As I’ve repeatedly said, I think the defendants in U.S. v. Minor won a large victory before the Fifth Circuit. And, to reach the dispositive issue, the Fifth Circuit had to rule that it would be an injustice to not decide the issue under its plain error rules.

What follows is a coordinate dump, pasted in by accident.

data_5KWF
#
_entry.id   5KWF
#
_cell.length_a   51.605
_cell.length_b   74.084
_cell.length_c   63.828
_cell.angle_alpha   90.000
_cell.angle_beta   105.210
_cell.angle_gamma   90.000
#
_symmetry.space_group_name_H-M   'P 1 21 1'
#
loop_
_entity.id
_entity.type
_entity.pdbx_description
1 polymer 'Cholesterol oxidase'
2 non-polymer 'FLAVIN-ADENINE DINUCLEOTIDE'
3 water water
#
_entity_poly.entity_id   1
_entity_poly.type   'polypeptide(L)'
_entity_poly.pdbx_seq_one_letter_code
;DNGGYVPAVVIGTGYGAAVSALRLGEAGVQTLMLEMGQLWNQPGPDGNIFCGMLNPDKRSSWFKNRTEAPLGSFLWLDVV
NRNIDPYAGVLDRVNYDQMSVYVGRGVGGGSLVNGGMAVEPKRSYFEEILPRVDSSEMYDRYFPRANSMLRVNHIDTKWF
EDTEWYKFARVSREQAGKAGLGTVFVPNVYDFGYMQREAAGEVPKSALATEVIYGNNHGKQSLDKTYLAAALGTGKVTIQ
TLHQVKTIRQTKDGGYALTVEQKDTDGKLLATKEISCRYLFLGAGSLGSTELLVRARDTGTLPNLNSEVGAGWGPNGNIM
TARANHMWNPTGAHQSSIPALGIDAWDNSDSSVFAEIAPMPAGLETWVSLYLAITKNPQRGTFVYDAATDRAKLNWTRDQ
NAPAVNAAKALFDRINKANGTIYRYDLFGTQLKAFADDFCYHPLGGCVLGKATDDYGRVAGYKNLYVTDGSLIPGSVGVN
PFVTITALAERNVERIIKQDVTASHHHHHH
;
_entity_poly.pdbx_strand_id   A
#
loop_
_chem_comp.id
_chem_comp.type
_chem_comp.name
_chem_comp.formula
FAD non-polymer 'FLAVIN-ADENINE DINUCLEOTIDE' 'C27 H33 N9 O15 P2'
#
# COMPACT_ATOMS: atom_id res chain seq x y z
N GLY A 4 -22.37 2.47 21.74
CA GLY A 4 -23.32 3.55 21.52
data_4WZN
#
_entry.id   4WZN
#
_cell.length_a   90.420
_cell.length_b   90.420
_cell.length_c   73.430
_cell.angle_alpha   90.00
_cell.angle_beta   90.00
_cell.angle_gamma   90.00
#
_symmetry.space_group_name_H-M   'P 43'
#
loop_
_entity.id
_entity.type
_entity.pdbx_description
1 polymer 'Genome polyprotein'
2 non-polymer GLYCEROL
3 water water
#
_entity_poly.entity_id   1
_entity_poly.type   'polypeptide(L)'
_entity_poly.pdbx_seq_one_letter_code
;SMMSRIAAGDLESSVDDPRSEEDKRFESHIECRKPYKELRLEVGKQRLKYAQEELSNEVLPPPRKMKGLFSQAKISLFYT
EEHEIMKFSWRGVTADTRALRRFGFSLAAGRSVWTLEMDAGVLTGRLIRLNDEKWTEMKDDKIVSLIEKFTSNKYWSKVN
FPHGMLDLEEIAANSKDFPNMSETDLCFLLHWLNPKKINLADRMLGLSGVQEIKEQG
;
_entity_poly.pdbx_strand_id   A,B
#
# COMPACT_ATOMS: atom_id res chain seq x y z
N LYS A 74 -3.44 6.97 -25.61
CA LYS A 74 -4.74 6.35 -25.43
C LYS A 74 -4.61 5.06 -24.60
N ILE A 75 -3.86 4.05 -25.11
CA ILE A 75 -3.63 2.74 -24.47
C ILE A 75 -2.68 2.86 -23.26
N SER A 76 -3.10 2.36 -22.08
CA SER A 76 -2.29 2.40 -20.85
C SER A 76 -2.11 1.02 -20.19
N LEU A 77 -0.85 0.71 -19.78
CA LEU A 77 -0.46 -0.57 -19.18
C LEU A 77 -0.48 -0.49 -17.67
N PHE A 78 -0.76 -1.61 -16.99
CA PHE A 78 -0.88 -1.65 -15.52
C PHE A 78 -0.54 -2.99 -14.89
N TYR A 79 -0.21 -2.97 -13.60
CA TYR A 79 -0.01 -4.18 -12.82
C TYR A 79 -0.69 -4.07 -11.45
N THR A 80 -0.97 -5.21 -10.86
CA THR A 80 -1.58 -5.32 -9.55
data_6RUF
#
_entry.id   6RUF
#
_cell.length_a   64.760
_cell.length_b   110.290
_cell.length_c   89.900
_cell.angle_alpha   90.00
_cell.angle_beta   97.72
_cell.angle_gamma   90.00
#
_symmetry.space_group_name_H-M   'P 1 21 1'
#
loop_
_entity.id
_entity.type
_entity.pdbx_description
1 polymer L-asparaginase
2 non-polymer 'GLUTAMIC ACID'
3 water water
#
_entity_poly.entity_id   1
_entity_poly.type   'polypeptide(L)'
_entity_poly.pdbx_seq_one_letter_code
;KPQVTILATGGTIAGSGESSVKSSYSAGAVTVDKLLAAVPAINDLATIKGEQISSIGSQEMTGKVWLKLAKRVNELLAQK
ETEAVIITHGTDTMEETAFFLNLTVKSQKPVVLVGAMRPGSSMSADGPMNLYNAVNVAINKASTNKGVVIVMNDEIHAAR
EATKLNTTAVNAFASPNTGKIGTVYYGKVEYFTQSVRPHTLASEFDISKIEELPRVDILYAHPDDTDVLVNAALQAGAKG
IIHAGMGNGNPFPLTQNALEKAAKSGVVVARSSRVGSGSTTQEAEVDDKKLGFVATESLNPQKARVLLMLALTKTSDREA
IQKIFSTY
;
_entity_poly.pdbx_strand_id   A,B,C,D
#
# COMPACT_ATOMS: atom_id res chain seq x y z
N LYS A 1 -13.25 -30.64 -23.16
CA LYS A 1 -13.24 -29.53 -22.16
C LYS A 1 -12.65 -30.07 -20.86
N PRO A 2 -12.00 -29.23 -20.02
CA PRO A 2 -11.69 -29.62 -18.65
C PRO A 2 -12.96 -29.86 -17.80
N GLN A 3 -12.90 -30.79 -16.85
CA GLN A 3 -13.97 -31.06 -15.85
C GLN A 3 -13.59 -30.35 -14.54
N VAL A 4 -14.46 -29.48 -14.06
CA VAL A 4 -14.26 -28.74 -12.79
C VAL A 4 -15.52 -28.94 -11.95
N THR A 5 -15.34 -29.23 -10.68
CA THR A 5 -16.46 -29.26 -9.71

But for almost all laymen and even some lawyers, those statements might obscure something important. What the Fifth Circuit opinion is about is the requirement the prosecution prove each element of a crime. And the element here– nexus to the use of federal funds– is jurisdictional– that is, it’s the part of the elements of the crime that allows the federal courts to have the power to act. Also, from the standpoint of a lawyer who appears before the Fifth Circuit and reads a lot of Fifth Circuit opinions, this is a rare victory: It is not often that the Fifth Circuit reverses a trial court by ruling that the prosecution failed to prove an essential element, and it is also rare for them to reach as plain error issues not raised in defendant’s brief. So most lawyers would read that as a big victory, I think.